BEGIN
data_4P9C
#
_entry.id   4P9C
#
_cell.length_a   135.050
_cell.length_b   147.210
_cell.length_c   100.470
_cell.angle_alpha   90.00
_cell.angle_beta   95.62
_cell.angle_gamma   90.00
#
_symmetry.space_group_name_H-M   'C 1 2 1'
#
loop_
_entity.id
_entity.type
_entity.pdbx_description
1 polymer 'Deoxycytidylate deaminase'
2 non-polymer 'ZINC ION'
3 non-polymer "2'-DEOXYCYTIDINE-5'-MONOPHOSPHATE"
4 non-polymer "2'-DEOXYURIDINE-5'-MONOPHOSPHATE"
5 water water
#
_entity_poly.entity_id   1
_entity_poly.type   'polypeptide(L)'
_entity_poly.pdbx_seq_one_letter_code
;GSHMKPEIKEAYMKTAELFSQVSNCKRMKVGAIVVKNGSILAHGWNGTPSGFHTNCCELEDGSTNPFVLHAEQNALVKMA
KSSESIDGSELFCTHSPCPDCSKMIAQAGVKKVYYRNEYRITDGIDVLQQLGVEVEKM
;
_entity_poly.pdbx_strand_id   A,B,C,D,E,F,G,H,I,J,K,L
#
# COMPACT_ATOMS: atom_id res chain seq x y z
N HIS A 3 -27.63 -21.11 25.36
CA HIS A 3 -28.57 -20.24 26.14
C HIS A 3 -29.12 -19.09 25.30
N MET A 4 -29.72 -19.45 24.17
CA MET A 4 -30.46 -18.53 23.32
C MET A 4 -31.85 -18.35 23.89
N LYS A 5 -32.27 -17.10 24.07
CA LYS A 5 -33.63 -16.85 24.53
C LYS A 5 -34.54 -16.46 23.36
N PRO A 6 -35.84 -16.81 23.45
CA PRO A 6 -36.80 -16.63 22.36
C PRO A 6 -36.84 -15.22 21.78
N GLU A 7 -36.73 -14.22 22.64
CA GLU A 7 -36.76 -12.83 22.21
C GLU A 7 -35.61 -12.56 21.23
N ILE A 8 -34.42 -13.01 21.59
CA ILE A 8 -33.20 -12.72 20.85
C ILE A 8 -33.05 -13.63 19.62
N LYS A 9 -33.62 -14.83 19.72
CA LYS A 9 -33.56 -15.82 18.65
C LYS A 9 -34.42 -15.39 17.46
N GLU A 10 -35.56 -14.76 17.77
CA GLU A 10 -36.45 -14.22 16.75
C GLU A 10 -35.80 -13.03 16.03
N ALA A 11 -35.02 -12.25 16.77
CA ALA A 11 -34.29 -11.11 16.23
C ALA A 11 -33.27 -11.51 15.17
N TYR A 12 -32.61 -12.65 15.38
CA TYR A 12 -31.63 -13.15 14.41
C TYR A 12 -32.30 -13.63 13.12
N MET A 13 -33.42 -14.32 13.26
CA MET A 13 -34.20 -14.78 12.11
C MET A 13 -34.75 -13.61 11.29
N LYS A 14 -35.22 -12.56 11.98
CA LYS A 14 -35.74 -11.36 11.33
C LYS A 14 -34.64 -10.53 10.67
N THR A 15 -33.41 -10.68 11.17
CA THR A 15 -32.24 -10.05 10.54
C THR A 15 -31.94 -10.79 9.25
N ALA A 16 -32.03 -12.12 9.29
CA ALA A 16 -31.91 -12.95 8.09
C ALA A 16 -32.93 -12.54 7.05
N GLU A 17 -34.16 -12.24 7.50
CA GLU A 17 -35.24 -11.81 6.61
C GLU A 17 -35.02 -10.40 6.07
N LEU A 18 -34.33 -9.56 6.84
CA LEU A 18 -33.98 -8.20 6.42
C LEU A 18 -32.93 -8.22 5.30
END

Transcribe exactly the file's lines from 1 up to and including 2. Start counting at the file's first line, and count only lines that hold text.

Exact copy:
data_4P9C
#